And I don’t mean the bus going to Sajama. You can miss that one with no problem and probably be a lot better off.
After the ride down the World’s Most Dangerous Road, Julien and I spent two days away from La Paz, one at the animal refuge, La Senda Verde, where our bike ride ended and another up in the village of Coroico. We had good company in the form of Daniel and Louise, two Australians who did the ride with us. Daniel and Louise told us of their plans to go to the pampas in Rurrenabaque, and we almost changed our itinerary to go with them.
Once back in La Paz, we went to the agency they signed on with, but we weren’t impressed by the overly touristy circuit the travel agent proposed. It would have been nice to take another kind of trek into the jungle, but time is not on our side. Our next plane is out of Santiago, Chile on the 30th.
Sticking to our original plan, we caught a bus out of La Paz to Patacamaya. We were thrilled to be on the move again, looking forward to gorgeous scenery and a change of atmosphere. The scenery wasn’t up to par with what we had experienced upon leaving Peruvian cities; the suburbs seemed to straggle on in squalid misery, and the tilled fields, once they came were sown with more trash than greenery.
Patacamaya was a little bigger than the other villages we passed through, but there was nothing to set it apart except a longer strip of eateries and refreshment stands to accommodate the travelers who change buses there. Our guide book told us to make sure we arrived in Patacamaya before 12:00 pm, or we’d run the risk of missing the minivans that relay passengers to the Sajama National Forest.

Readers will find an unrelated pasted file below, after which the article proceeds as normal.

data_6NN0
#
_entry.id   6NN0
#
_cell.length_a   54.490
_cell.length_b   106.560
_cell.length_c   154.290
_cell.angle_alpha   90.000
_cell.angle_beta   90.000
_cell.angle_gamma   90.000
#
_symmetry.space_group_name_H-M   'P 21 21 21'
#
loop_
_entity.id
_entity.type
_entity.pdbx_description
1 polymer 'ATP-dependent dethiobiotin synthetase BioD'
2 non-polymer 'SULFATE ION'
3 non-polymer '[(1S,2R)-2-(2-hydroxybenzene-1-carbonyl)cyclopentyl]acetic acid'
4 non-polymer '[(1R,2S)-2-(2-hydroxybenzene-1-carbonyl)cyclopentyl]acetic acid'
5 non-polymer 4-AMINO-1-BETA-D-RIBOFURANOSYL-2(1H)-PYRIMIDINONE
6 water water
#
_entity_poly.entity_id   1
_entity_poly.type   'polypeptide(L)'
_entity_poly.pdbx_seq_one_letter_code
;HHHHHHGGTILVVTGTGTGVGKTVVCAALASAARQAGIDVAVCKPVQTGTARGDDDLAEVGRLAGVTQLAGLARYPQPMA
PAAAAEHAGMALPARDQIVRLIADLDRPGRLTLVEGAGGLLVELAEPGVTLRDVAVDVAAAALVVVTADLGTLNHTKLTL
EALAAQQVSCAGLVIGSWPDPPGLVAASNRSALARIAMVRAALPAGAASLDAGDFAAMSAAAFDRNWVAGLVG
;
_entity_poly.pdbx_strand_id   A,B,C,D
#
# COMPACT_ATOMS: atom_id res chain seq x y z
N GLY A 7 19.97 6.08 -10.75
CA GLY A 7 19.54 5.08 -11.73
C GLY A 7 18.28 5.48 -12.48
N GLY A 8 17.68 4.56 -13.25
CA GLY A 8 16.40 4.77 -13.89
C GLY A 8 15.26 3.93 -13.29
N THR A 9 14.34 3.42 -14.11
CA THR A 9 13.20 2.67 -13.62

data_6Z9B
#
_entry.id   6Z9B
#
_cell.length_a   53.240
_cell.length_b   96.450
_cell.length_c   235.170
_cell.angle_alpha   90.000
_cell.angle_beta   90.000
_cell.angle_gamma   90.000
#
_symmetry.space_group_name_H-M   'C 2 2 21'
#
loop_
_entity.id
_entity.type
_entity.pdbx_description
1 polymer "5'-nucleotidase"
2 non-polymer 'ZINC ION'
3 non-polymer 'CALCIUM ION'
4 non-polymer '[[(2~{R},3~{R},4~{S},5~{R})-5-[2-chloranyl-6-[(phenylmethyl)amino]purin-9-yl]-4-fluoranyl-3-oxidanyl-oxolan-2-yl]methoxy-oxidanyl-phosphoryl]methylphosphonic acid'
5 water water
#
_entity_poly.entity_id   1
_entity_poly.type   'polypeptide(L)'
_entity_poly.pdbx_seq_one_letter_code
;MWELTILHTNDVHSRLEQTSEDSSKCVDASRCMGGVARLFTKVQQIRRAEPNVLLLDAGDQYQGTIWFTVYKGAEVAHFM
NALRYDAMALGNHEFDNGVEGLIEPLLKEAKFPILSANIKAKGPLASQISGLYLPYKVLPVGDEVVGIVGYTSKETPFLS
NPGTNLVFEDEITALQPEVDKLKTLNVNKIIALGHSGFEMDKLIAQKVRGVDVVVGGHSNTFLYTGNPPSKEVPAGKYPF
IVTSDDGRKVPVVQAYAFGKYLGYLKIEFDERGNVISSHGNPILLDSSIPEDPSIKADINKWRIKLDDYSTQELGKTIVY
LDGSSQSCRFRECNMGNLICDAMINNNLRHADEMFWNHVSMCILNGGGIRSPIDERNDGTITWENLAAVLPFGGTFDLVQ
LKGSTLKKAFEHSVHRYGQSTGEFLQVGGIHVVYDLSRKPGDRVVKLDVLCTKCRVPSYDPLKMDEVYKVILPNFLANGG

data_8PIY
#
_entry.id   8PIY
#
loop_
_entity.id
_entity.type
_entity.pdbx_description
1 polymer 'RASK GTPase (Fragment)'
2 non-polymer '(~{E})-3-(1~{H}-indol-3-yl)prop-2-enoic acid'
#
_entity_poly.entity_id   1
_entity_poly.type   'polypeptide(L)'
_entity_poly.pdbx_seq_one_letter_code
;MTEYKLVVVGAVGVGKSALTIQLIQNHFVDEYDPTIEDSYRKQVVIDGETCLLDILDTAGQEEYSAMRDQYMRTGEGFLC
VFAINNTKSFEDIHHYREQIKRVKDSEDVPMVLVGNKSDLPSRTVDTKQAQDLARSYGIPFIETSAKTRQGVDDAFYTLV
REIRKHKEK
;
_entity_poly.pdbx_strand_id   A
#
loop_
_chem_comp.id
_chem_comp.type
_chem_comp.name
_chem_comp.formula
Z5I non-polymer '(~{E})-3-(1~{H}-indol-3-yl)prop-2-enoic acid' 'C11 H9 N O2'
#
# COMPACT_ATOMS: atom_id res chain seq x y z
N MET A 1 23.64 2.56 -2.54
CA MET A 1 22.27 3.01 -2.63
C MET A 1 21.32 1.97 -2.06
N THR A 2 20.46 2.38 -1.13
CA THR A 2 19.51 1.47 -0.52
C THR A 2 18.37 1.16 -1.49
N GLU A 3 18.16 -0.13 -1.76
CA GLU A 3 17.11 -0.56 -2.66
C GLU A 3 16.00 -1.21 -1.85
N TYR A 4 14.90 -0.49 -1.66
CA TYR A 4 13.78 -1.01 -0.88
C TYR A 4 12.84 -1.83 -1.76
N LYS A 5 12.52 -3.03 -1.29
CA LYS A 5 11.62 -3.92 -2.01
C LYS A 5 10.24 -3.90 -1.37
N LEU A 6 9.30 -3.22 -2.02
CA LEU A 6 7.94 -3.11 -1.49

Like dutiful little travelers’ we were there at 11:00 am, only to find out that no minibuses leave before 1:00 pm. Having nothing to see or do, we sat in the minivan and waited. True to his word, our driver left Patacamaya at 1 even though his van wasn’t packed. Aside from us, there were three Bolivians and a Spanish couple, Abil and Beatriz.
The road was a lot prettier going to Sajama, parts of it making me think of Grand Staircase Escalante in Utah without the wild range of colors. Still, despite the rain and hail and drippy window I was sitting by, I was happy to be heading toward a park where there wouldn’t be a lot of tourists, just volcanic mountains, herds of llamas, and hot springs.
Our first nasty surprise came at the “gate” into Sahama village. We expected to pay 25 bolivianos each, but the lady at the desk informed us that it was 30. Abil and Beatriz complained, but the lady insisted that it was a village accord, take it or leave it. Well, after 5hrs of bus and minivan to get there and the next village 11kms away, no one was in the mood to say no.